Monday, April 14, 2014

Dear Cuba...

Dear Cuba:

I love you!  After my third trip to visit, I am even more in love than the first time I set foot on your shores.  I love your passion for standing tall against the US and the "normal" unbalanced relationship most Caribbean islands have with it.  I still love the ideals you have tried to maintain since the Revolution.  I do wish you could be a bit more open and give your citizens more freedom to make their way.  I have witnessed the energy and drive of your people and believe given the permission and a little help they would be able to help you with your economic woes.  I wish my country wasn't so threatened by you and could just let you be.  I wish the Cuban-Americans could just get over their anger and let policy normalize and see what happens.

But more than all those political and economic issues, I love your strength.  Your people are solid and strong.  I love your music.  There is a beat to every footstep in your streets and the music playing everywhere adds energy to everything. And I love that the music has so many ethnic roots. I love your vibrant rainbow of skin colors from white to black, with 36 gradations  recognized along the way.  I love that a group of boys hanging on the Malecon might have a very pale blond boy, a very black one and few of other shades.  I learned that its not that simple and of course, you, like all lands with slave holding history, still haven't quite figured out how to erase race, but still a walk down any street in Havana had so many diverse faces,which is a delight for a portrait photographer like me.  Surely with some more of the new dialogue on race and work to show more positive images of Afro-Cubans, you will be able to rise to be an almost racially neutral country.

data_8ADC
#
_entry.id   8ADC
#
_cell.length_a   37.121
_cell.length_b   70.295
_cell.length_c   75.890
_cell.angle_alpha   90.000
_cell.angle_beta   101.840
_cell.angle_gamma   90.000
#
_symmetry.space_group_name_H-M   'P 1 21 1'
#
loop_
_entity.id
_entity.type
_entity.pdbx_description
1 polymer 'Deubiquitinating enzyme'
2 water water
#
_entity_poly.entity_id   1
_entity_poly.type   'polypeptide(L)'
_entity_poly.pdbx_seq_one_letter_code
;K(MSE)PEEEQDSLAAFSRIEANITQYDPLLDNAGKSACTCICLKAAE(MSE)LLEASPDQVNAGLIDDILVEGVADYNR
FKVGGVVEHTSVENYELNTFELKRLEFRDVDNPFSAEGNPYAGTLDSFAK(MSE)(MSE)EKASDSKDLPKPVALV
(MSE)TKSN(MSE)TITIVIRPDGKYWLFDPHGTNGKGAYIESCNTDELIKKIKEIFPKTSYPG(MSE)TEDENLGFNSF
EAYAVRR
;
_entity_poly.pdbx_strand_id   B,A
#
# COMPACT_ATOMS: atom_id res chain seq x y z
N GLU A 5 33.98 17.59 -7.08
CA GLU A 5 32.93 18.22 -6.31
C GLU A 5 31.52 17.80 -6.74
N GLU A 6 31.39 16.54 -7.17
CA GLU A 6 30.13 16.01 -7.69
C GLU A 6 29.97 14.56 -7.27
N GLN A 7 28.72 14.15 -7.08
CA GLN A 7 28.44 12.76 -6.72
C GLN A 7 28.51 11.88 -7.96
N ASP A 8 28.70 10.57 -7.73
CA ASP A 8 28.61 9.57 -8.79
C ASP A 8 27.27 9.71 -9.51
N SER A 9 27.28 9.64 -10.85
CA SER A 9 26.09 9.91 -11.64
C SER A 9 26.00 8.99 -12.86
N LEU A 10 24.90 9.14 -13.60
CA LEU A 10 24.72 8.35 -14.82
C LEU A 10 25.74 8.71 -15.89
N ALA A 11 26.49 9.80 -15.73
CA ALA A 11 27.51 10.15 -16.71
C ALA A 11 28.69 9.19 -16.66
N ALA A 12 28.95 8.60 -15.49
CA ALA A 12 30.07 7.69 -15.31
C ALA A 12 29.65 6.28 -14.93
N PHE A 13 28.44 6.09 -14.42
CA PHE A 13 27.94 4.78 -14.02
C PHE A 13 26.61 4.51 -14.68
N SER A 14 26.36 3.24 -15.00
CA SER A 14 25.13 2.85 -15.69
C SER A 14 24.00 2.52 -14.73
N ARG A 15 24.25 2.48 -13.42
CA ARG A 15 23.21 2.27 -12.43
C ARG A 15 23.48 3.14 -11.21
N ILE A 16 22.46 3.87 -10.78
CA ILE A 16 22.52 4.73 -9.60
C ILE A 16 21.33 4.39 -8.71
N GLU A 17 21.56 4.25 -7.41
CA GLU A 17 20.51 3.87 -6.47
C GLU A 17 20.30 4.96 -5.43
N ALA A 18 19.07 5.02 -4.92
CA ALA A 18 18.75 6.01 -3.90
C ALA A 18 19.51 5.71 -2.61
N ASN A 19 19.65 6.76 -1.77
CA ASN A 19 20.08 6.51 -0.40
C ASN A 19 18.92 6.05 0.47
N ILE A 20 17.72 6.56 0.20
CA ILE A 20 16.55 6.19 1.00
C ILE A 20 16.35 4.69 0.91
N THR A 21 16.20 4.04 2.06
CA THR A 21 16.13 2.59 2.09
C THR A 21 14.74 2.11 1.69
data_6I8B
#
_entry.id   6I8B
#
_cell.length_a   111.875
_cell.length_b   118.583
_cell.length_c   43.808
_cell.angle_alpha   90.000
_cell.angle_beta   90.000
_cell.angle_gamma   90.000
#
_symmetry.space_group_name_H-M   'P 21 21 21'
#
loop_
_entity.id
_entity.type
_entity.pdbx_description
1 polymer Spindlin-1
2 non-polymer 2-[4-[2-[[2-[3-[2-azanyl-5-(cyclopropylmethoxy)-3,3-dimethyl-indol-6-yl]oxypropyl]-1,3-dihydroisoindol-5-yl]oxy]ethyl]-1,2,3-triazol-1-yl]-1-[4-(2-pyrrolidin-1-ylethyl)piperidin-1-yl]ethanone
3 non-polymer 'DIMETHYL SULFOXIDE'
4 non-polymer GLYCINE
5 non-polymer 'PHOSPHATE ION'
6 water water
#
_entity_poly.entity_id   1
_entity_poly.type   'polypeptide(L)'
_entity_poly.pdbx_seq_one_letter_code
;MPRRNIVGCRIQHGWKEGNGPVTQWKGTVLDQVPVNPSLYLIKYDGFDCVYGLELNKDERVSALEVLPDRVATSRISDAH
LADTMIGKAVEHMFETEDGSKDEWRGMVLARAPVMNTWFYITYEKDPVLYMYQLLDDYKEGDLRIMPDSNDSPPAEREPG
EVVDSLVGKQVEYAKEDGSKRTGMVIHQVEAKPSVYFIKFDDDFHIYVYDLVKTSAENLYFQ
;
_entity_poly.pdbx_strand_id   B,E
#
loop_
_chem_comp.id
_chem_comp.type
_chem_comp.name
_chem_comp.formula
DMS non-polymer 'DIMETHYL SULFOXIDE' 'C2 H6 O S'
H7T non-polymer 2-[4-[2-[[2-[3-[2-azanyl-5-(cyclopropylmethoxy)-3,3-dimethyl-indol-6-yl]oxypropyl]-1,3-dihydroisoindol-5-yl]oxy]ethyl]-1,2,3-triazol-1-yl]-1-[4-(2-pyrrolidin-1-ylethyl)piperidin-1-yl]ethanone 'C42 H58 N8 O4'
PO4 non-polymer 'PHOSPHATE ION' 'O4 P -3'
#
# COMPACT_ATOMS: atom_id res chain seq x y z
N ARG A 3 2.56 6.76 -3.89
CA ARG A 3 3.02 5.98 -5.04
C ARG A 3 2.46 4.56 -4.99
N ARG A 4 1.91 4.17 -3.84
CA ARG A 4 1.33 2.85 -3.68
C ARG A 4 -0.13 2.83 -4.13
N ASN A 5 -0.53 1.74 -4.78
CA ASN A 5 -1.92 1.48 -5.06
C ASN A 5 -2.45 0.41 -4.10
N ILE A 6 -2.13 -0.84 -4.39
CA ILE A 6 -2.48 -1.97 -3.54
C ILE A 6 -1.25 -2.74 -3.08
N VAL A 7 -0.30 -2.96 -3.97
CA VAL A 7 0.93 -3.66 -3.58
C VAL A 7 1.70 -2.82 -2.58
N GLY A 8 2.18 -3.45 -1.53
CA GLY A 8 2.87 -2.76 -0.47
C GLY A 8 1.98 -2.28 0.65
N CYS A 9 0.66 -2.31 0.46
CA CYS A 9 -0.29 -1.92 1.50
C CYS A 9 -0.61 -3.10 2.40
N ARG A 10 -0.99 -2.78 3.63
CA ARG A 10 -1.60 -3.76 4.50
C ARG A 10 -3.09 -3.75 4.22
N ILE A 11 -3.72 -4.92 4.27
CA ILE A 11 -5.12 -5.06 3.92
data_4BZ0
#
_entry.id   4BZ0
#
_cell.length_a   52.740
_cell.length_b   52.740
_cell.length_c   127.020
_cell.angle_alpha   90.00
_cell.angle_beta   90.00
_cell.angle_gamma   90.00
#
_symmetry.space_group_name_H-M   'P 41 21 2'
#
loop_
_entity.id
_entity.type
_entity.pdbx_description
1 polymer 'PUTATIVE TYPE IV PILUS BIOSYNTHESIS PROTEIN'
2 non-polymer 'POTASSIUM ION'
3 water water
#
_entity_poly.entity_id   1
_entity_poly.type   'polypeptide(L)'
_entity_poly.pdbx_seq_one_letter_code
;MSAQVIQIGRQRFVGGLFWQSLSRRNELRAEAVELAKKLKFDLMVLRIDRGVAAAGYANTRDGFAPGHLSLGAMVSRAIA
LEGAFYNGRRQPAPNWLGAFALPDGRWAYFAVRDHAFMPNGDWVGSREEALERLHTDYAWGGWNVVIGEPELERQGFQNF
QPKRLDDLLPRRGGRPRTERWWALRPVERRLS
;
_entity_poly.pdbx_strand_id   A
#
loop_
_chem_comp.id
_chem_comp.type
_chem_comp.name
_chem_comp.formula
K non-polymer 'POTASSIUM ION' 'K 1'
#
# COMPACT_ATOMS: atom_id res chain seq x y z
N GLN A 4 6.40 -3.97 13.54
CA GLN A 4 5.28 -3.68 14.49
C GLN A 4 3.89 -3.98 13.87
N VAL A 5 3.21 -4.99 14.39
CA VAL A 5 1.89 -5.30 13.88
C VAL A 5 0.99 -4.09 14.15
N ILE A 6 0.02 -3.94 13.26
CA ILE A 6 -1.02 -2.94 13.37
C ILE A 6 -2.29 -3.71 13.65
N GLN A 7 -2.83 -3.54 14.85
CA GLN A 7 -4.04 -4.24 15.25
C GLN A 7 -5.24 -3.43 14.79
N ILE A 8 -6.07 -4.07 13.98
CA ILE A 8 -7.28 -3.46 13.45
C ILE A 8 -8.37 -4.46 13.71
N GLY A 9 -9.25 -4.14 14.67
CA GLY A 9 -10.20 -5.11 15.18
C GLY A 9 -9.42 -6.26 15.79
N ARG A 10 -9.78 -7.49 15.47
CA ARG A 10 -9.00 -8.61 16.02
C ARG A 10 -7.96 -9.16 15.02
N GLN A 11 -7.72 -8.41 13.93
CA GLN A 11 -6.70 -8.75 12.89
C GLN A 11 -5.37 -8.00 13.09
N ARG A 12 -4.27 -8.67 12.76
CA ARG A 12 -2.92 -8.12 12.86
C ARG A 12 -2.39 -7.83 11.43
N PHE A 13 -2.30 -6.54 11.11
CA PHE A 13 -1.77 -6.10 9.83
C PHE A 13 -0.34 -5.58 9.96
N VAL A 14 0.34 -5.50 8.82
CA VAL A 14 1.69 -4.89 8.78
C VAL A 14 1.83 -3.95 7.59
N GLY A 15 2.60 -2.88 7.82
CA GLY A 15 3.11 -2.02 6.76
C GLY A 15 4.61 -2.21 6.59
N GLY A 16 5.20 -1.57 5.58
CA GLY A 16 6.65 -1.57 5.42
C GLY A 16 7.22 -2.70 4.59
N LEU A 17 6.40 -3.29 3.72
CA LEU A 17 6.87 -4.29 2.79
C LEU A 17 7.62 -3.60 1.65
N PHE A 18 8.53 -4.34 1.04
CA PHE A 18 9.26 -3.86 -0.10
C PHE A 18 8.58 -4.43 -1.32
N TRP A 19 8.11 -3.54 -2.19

I love your arts.  Creativity abounds.  I love the colors, creations and that this time I got to go where your creative class goes. I loved meeting the hip hop duo Obsesion and hearing how they are trying to bring the issues of race out in the open with songs fighting the negativity associated with being back.  For example, the idea that Afro-Cuban hair is "bad hair" and instead  of just hair in their video "Los Pelos".  I love that at their weekly open mic sessions they give a chance to young people to think out loud and build their voices.

I love your architecture that shows your history.  So many different styles are standing together around your country and I love that you have spent resources to protect old buildings and your history.  I could walk for days in your back streets and never get enough of the balconies, columns, ornate gates...  Oh and the color, I love the color.

I love love love your cars!  I cannot get enough of your cars.  I miss your cars even before I leave when I think about leaving them.  The colors, the grand curves, ahh, I wish America could make cars like them again.

I also love that you are safe and don't have much crime.  I love being able to just walk anywhere and not feel scared. I hear the Cuban-Americans say that tourists only get access to the people the government wants them to talk to, but the safe feeling actually means one can walk anywhere and start random conversations with anyone.  Yes, maybe everyone isn't free to say everything, but in my experience there is plenty they will share.

And lastly, this time I was able to see many examples of how the values of the Revolution are in your blood.  People want to share their economic rewards.  Farmers want to work with their neighbors to boost production. Business
owners run classes to help the marginalized in their communities find ways to get on the economic ladder.  I know this isn't perfect, but its definitely more deeply instilled than where I live, NY, where individual profit is the name of the game often at the expense of the community around you.

I know many people will come to your shores and see poverty.  They are not wrong.  But I give you credit for attempting to have a social safety net.  I give you credit for your excellent education and health care system.  And once again, I hope you will give more economic freedoms.   I hope you will find ways for your wonderful, well-educated citizens to make a living besides moving to my country.  I don't want you to open yourself up too widely to the international market and thus get crushed by "free trade" with USA, but hope you will find ways to give opportunities to your people so they can figure out their own best financial direction letting them have small businesses and government support to help them grow.

Its exciting to see you change and I will be back to visit again.  I already miss you.

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